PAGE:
Director: Chan-wook Park
Writer: Chan-wook Park, Seo-Gyeong Jeong
Based on: Émile Zola‘s novel Thérèse Raquin (rather loosely)
Cast: Kang-ho Song, Ok-bin Kim, Hae-suk Kim, Ha-kyun Shin, In-hwan Park
Priest Sang-hyeon (Kang-ho Song) volunteers to participate in a medical experiment to find a vaccine for an infectious disease. But instead of helping science, Sang-hyeon gets infected with vampirism. But with a growing lust for blood, there are also other desires that are stirring within him. And in his childhood friend’s wife Tae-ju (Ok-bin Kim), whose relationship with her husband Kang-woo (Ha-kyun Shin) and his mother Lady Ra (Hae-suk Kim) is rather strained, he finds just the person he wants to fulfill those desires with.
This is a strange little film. I struggled a bit with it, but I was nevertheless drawn into its atmosphere and story.
I have to say that I had a little difficulty with the transitions in this film. They are really (and I mean really) abrupt. Maybe some of these things are more self-explanatory within the Korean culture, but personally, I caught myself thinking a few times, “Uhm, what’s going on? Ah, so that happened? Maybe off-camera?”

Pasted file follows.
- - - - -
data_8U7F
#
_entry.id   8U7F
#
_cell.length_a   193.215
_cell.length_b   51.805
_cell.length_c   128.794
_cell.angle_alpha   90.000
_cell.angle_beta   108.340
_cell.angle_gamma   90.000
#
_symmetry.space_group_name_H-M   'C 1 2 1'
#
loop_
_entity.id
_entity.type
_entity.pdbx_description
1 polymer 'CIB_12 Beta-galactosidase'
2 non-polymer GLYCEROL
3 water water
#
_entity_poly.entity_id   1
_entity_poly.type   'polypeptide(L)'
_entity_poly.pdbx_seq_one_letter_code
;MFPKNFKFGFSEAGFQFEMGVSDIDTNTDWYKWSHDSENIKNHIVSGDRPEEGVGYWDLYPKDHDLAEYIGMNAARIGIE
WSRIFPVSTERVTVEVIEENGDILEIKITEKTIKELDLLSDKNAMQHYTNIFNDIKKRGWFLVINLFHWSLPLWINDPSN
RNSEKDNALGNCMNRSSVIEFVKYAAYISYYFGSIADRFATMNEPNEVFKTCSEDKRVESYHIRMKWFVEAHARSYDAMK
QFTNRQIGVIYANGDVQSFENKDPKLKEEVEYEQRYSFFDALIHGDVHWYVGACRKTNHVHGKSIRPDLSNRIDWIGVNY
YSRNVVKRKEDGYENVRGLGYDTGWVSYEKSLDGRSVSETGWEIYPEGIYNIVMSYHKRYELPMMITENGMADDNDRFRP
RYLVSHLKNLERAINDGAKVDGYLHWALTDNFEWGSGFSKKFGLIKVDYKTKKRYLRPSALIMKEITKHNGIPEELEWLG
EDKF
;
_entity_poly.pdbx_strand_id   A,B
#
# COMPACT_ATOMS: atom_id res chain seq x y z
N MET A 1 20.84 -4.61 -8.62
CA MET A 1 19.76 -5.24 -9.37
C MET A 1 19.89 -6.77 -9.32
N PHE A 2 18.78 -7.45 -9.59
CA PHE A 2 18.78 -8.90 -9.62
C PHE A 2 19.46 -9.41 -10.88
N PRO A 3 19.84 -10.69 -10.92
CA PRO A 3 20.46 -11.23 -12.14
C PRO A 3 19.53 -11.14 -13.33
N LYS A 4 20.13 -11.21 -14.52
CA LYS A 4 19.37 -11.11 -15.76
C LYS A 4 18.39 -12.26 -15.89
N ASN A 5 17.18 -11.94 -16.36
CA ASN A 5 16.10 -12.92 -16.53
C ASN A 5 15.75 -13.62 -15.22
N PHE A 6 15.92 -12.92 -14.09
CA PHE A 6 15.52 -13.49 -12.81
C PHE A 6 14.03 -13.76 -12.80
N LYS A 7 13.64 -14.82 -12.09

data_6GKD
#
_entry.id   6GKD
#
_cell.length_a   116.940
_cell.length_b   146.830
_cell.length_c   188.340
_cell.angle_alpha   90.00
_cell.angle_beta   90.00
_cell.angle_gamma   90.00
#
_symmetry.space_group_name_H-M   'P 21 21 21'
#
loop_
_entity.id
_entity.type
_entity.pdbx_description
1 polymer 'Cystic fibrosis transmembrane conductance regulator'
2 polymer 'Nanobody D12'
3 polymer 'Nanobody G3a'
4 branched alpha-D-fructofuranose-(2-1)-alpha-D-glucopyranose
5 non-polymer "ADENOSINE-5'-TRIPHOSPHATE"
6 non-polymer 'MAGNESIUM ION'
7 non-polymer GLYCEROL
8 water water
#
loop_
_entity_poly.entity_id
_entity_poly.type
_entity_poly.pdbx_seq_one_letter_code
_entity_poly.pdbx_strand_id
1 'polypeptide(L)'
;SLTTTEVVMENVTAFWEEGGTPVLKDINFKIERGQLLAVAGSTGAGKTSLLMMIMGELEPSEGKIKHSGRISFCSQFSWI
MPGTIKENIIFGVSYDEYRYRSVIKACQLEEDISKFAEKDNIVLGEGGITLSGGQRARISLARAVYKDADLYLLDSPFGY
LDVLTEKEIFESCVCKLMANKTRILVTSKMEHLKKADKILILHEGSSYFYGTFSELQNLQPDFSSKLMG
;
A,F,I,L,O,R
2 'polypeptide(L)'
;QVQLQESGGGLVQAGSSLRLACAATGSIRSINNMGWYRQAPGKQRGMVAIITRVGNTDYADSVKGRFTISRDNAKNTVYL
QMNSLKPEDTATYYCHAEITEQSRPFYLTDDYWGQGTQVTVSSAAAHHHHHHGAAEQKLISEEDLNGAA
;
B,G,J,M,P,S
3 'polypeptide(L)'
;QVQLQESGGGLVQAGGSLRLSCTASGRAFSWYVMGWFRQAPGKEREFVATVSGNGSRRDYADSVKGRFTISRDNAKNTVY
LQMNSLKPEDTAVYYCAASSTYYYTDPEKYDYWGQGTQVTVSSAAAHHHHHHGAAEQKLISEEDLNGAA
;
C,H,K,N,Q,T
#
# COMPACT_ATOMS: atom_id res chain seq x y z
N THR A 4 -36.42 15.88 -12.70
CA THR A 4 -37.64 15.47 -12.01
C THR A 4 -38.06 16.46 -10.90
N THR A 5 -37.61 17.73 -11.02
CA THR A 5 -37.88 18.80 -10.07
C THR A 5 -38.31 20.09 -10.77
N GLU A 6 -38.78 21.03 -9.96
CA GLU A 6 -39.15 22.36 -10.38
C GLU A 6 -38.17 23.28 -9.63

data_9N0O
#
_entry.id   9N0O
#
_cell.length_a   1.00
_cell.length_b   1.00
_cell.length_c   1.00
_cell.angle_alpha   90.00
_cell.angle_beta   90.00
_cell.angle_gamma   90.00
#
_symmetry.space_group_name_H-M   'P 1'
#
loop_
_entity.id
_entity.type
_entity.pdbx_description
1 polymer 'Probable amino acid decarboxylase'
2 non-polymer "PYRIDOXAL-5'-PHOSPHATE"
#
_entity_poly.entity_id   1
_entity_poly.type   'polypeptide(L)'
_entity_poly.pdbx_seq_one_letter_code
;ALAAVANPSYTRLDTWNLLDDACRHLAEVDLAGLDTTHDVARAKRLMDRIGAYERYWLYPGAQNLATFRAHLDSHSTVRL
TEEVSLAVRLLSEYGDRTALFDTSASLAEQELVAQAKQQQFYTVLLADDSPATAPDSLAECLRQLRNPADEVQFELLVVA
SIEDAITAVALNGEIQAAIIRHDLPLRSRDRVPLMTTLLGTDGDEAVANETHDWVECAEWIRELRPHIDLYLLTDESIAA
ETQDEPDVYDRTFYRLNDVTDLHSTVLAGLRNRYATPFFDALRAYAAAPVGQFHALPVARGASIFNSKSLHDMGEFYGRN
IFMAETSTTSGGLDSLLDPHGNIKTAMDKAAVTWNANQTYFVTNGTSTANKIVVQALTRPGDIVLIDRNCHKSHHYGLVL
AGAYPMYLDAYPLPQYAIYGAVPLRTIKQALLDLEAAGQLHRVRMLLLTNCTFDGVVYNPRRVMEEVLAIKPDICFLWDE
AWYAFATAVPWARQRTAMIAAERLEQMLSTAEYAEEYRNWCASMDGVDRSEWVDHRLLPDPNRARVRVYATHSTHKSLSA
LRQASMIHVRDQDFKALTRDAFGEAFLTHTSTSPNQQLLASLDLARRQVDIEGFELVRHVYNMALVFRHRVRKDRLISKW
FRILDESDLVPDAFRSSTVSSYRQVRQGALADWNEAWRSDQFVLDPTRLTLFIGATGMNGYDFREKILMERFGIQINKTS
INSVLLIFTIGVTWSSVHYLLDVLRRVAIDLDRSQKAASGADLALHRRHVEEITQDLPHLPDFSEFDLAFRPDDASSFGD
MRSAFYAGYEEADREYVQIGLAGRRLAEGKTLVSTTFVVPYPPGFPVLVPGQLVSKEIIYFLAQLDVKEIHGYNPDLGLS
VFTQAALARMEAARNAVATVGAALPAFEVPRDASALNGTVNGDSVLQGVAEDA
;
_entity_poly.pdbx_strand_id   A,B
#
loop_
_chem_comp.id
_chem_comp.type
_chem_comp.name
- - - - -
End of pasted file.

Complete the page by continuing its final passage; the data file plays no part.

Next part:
This pulled me out of the story a few times, but it also made for a weirdly enchanting rhythm. And I think “weirdly enchanting” is a quite apt description of the entire film.
The characters were really interesting. Especially Tae-ju was a fascinating mixture of victim and aggressor that you rarely get in any characters at all, but much less women. And I thought that the dynamics between her and Sang-hyeon were fascinating, too. Not exactly what you’d call healthy, but fascinating.
In the end it was their relationship, and the wicked sense of humor that surfaced from time to time, that kept me interested. And even though the movie sometimes has its lengths, it pays to watch it until the end, where said sense of humor comes to its glorious climax.
Summarising: Strange, but pretty cool.